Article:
Steve Savage

/Steve Savage
Steve Savage

About Steve Savage

A childhood interest in wildlife that became his profession, Steve Savage is a Biologist, Environmental Educator and Wildlife Author with over 30 years experience. Steve specialises in freshwater and marine ecology and has published 44 books on wildlife for children and has also written many articles for magazines and journals. He has worked with school children on various sites around Sussex and also works with schools helping them to develop their school grounds to help wildlife, enhance teaching and as places for wellbeing. Steve runs his own environmental education programme, but also works with other organisations including the Railway land Nature Reserve and has a good knowledge of the habitats and wildlife on this site. He has a great passion for cross curriculum teaching especially linking science and literacy.

Blue tit or great tit?

Blue tits and great tits are now regular visitors to our bird feeder. While there are similarities in colour, the blue tit is the smaller of the two birds. Both birds have white cheeks but the blue tit has a blue cap and a black stripe that passes through the eye. The larger great tit [...]

Winter Flocks

We are starting to see some of the woodland birds forming winter feeding flocks. In the summer the birds are spread out through the woodland, engaged in nest building and the busy duties of feeding and rearing their young. Through autumn into winter, some species start to form winter flocks, often a mixture of two [...]

Bumble bee and dragonfly

During a walk around the reserve yesterday I was surprised to see that a large dragonfly, possibly a faded southern hawker (it did not settle so not definite ID.) was actively flying back and forth near the Winterbourne stream. Adult dragonflies usually have a short life compared to their nymph that live beneath the surface of [...]

Autumn leaves

The railway land reserve now has a real autumn feel to it as the flora and fauna prepare for winter. The most dramatic change can be seen in the woodland as the leaves change from green to gold and red and a carpet of leaves is building up on the woodland floor. The main reason [...]

The Iridescent Kingfisher

The kingfisher is a popular bird but sadly they are too quick for our webcams to pick them up. The best place to see a kingfisher on the reserve is along the winterbourne stream, its over-hanging foliage and (in the summer) a quiet, gentle stream, provide ideal conditions.  Fishing posts have been added along the [...]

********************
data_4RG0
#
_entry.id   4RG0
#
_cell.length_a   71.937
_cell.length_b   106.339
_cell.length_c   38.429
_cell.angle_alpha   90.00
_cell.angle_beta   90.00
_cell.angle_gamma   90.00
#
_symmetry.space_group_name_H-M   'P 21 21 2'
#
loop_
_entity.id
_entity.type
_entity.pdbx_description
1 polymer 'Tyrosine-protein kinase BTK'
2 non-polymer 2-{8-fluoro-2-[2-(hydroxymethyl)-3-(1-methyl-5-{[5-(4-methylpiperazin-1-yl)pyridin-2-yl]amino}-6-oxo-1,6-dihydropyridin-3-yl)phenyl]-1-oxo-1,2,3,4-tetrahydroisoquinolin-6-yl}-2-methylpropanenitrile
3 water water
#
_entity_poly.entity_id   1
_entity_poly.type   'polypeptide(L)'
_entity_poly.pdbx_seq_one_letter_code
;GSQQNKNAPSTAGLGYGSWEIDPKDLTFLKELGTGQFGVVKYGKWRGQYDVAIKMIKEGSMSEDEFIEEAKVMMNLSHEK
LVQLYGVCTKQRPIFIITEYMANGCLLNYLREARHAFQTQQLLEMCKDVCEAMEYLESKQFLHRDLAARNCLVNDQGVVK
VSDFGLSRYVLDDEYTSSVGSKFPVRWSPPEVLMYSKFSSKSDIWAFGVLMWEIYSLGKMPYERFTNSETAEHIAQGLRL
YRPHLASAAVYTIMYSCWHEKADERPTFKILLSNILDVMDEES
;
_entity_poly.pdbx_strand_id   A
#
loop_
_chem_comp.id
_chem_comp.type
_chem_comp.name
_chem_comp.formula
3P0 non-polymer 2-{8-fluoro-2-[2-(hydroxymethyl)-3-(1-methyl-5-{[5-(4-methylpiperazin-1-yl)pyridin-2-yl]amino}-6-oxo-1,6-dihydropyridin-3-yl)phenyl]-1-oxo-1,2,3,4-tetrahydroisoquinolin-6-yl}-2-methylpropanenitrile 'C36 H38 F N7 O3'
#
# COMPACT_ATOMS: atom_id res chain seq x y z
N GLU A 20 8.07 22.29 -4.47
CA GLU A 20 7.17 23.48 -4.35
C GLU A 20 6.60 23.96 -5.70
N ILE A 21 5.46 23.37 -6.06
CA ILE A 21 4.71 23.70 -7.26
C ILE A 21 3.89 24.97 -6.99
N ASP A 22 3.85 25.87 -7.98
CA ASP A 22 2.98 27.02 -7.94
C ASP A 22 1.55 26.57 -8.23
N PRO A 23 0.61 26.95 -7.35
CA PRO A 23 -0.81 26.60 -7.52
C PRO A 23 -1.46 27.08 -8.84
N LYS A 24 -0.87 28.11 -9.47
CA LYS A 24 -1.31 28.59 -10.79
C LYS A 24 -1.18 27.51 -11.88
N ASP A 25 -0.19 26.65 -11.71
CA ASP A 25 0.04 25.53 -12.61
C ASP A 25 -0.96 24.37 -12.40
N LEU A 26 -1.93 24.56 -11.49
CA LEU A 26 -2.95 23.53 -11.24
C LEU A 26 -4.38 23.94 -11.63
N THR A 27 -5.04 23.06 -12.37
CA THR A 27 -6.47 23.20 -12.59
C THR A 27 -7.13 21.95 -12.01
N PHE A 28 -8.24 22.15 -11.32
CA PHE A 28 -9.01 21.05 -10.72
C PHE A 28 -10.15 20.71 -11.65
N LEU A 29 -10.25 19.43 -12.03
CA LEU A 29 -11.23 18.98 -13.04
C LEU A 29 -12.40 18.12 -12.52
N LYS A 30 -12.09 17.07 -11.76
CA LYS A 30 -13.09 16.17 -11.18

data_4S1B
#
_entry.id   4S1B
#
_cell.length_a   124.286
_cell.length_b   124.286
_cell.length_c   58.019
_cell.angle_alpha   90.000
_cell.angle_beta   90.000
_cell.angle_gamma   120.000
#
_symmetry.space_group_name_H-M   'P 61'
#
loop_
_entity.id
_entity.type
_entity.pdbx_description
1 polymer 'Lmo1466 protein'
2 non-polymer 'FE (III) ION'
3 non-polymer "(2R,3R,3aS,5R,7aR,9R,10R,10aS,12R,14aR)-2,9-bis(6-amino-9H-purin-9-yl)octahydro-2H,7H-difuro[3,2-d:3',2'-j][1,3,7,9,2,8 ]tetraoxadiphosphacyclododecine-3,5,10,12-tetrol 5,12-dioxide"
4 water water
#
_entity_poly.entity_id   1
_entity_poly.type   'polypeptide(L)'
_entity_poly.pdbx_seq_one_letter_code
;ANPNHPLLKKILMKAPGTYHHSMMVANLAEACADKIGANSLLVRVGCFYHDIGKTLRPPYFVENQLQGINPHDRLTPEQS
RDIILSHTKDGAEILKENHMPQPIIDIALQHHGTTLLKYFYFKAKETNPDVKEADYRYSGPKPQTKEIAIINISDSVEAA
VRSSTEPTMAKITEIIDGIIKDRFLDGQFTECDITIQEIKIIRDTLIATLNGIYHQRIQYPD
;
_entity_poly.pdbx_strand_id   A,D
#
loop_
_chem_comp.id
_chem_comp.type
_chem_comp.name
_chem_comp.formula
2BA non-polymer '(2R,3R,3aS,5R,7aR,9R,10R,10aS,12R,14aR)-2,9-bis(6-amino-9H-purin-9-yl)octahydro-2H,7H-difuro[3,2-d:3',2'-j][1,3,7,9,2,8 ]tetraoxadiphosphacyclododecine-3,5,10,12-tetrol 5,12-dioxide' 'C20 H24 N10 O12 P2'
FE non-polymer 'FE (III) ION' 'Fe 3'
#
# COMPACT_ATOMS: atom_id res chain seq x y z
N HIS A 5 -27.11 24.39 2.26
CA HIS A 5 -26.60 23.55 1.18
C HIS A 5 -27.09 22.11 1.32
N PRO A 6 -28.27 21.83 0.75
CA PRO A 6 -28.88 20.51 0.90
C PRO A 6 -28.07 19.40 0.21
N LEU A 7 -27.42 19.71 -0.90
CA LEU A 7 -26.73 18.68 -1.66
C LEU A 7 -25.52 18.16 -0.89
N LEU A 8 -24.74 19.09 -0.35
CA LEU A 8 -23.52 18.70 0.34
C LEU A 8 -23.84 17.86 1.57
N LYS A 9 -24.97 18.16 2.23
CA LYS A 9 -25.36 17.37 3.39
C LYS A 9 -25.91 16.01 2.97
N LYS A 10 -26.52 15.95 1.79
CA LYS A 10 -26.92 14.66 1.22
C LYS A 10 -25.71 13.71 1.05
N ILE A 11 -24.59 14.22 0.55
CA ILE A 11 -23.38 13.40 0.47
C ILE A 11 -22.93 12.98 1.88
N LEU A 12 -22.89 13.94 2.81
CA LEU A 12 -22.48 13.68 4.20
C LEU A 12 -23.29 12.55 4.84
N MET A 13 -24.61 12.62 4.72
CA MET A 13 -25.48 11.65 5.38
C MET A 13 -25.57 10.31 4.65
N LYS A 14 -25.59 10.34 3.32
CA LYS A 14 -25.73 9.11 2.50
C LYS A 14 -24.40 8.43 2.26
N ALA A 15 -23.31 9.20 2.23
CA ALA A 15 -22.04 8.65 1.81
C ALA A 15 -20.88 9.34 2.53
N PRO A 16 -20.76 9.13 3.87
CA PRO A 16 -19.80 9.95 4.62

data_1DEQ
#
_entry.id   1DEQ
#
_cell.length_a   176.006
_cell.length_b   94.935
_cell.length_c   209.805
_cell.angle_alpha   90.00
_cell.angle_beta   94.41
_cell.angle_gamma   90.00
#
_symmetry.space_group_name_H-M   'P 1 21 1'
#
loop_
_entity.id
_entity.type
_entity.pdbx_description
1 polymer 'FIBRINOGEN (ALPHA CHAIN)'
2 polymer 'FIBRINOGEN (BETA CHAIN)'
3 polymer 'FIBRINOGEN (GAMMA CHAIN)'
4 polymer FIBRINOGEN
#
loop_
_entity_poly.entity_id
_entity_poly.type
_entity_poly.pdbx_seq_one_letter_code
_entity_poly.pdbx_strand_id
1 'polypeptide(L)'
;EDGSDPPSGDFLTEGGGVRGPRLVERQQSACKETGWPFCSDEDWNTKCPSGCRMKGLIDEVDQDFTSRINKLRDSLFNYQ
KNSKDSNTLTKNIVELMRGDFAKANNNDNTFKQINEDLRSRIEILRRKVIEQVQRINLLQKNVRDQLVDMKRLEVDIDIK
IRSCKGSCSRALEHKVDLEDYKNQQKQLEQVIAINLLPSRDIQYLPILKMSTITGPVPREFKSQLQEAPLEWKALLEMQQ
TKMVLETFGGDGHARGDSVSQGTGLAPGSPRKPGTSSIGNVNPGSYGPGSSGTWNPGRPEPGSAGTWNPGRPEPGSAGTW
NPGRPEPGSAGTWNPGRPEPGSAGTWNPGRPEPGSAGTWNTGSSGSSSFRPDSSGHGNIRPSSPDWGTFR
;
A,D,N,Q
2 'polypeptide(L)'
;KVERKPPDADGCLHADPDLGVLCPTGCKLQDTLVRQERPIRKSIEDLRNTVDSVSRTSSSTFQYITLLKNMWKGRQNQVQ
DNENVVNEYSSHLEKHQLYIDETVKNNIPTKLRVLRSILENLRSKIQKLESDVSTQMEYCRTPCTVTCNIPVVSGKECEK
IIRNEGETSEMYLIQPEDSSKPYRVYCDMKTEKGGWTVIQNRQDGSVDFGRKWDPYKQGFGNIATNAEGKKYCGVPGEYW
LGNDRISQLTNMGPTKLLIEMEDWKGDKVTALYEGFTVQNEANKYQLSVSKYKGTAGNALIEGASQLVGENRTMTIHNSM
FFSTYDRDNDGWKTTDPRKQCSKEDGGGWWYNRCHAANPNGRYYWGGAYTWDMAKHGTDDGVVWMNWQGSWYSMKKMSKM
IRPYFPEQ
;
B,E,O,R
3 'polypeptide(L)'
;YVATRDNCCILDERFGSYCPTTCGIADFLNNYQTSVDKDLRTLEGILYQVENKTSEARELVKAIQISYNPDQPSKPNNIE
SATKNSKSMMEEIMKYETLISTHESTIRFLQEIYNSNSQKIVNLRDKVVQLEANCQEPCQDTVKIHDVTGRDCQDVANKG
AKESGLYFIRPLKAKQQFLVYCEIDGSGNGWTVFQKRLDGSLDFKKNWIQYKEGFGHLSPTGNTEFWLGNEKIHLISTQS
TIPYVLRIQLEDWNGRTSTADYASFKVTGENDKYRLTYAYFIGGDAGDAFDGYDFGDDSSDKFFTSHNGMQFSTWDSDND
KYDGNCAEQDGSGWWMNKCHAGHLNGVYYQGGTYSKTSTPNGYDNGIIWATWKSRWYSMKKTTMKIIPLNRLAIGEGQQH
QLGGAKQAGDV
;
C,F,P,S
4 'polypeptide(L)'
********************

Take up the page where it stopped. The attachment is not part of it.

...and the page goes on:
By |October 2nd, 2015|Adaptation, Birds, Food chains, Seasonal change|0 Comments

Update on moorhen family

Moorhen chicks become independent after 45 to 50m days of hatching. As they do not stay together it is difficult to know if all the chicks have survived. We have been seeing two older chicks  together through ditch cam and we have also seen a older chick on its own. The young moorhens will now [...]

By |September 17th, 2015|A Place to Think, Birds, Life cycles|0 Comments

Secret life of rabbits on the reserve

A mammal that is very common on the reserve is the European Rabbit. Not a native to the UK the rabbit was introduced to Great Britain by the Romans and also by the Normans. Today, rabbits are among our commonest and most widespread mammals. They live underground in a system of burrows called a warren. Rabbits [...]

By |September 17th, 2015|A Place to Think|0 Comments

Sightings Update

While we have had a lot of wet and windy weather recently, it only takes a bit of sun to bring the nature reserve alive. Delicate butterflies avoid the harsh weather but as soon as there is a sunny spell they are on the wing, vising flowers to replenish their energy store. There are many types [...]

By |August 30th, 2015|Railway land Live! News|0 Comments

Juvenile robin and other young birds

We have observed many young birds on the reserve the last few months. Through the webcams we have seen mallard and moorhen with chicks. Much older and more independent, we are still catching sight of the moorhen family through ditch cam. We have watched blackbirds collecting nesting materials on the pond edge and later collecting [...]

By |August 17th, 2015|A Place to Think|0 Comments

Disappearing Wetlands

It’s sometime difficult to appreciate, but much of the Lewes Railway Land Nature Reserve is man-made. Some of this has resulted due to the former use of the site, as railway sidings. Other parts of the reserve have been constructed more recently, such as the Heat of Reeds. However, this relatively small patch of green [...]

By |August 12th, 2015|A Place to Think|0 Comments